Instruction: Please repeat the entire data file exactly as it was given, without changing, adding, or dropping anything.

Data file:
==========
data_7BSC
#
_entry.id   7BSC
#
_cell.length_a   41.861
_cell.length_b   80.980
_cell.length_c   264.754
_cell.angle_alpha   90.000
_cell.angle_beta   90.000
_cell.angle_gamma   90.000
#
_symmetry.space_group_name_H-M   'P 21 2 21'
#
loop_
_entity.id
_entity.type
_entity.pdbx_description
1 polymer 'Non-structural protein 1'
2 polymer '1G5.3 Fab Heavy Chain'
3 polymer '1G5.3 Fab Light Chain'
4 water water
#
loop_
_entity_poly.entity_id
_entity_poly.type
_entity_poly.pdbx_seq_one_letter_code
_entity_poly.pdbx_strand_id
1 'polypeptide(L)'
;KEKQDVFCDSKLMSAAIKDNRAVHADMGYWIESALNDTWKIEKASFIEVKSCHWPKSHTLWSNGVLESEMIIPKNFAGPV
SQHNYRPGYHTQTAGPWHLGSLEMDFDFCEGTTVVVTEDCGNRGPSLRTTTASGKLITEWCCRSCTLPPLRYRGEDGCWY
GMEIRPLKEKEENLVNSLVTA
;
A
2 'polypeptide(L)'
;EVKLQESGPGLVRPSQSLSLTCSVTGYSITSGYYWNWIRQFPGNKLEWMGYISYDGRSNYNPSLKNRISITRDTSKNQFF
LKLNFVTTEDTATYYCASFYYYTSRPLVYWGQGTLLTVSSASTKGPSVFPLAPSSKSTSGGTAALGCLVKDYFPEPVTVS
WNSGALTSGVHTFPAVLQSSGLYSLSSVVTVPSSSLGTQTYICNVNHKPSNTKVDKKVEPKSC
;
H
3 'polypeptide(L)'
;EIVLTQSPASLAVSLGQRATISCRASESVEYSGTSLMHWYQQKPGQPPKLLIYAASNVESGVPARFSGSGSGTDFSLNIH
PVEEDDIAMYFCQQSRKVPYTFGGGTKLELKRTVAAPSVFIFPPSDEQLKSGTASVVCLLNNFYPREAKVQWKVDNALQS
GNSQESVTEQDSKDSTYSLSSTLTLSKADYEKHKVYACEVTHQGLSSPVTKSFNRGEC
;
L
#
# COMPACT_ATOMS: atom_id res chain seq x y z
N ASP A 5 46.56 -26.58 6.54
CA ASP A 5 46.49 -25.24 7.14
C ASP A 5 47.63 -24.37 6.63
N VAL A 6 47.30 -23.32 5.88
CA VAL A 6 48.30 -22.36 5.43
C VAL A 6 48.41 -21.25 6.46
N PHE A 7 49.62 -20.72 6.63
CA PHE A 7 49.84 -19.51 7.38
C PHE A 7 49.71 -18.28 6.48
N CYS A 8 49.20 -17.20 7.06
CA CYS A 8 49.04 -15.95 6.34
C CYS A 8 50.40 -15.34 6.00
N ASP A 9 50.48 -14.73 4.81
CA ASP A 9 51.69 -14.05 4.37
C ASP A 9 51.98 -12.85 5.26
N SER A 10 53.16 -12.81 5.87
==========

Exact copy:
data_7BSC
#
_entry.id   7BSC
#
_cell.length_a   41.861
_cell.length_b   80.980
_cell.length_c   264.754
_cell.angle_alpha   90.000
_cell.angle_beta   90.000
_cell.angle_gamma   90.000
#
_symmetry.space_group_name_H-M   'P 21 2 21'
#
loop_
_entity.id
_entity.type
_entity.pdbx_description
1 polymer 'Non-structural protein 1'
2 polymer '1G5.3 Fab Heavy Chain'
3 polymer '1G5.3 Fab Light Chain'
4 water water
#
loop_
_entity_poly.entity_id
_entity_poly.type
_entity_poly.pdbx_seq_one_letter_code
_entity_poly.pdbx_strand_id
1 'polypeptide(L)'
;KEKQDVFCDSKLMSAAIKDNRAVHADMGYWIESALNDTWKIEKASFIEVKSCHWPKSHTLWSNGVLESEMIIPKNFAGPV
SQHNYRPGYHTQTAGPWHLGSLEMDFDFCEGTTVVVTEDCGNRGPSLRTTTASGKLITEWCCRSCTLPPLRYRGEDGCWY
GMEIRPLKEKEENLVNSLVTA
;
A
2 'polypeptide(L)'
;EVKLQESGPGLVRPSQSLSLTCSVTGYSITSGYYWNWIRQFPGNKLEWMGYISYDGRSNYNPSLKNRISITRDTSKNQFF
LKLNFVTTEDTATYYCASFYYYTSRPLVYWGQGTLLTVSSASTKGPSVFPLAPSSKSTSGGTAALGCLVKDYFPEPVTVS
WNSGALTSGVHTFPAVLQSSGLYSLSSVVTVPSSSLGTQTYICNVNHKPSNTKVDKKVEPKSC
;
H
3 'polypeptide(L)'
;EIVLTQSPASLAVSLGQRATISCRASESVEYSGTSLMHWYQQKPGQPPKLLIYAASNVESGVPARFSGSGSGTDFSLNIH
PVEEDDIAMYFCQQSRKVPYTFGGGTKLELKRTVAAPSVFIFPPSDEQLKSGTASVVCLLNNFYPREAKVQWKVDNALQS
GNSQESVTEQDSKDSTYSLSSTLTLSKADYEKHKVYACEVTHQGLSSPVTKSFNRGEC
;
L
#
# COMPACT_ATOMS: atom_id res chain seq x y z
N ASP A 5 46.56 -26.58 6.54
CA ASP A 5 46.49 -25.24 7.14
C ASP A 5 47.63 -24.37 6.63
N VAL A 6 47.30 -23.32 5.88
CA VAL A 6 48.30 -22.36 5.43
C VAL A 6 48.41 -21.25 6.46
N PHE A 7 49.62 -20.72 6.63
CA PHE A 7 49.84 -19.51 7.38
C PHE A 7 49.71 -18.28 6.48
N CYS A 8 49.20 -17.20 7.06
CA CYS A 8 49.04 -15.95 6.34
C CYS A 8 50.40 -15.34 6.00
N ASP A 9 50.48 -14.73 4.81
CA ASP A 9 51.69 -14.05 4.37
C ASP A 9 51.98 -12.85 5.26
N SER A 10 53.16 -12.81 5.87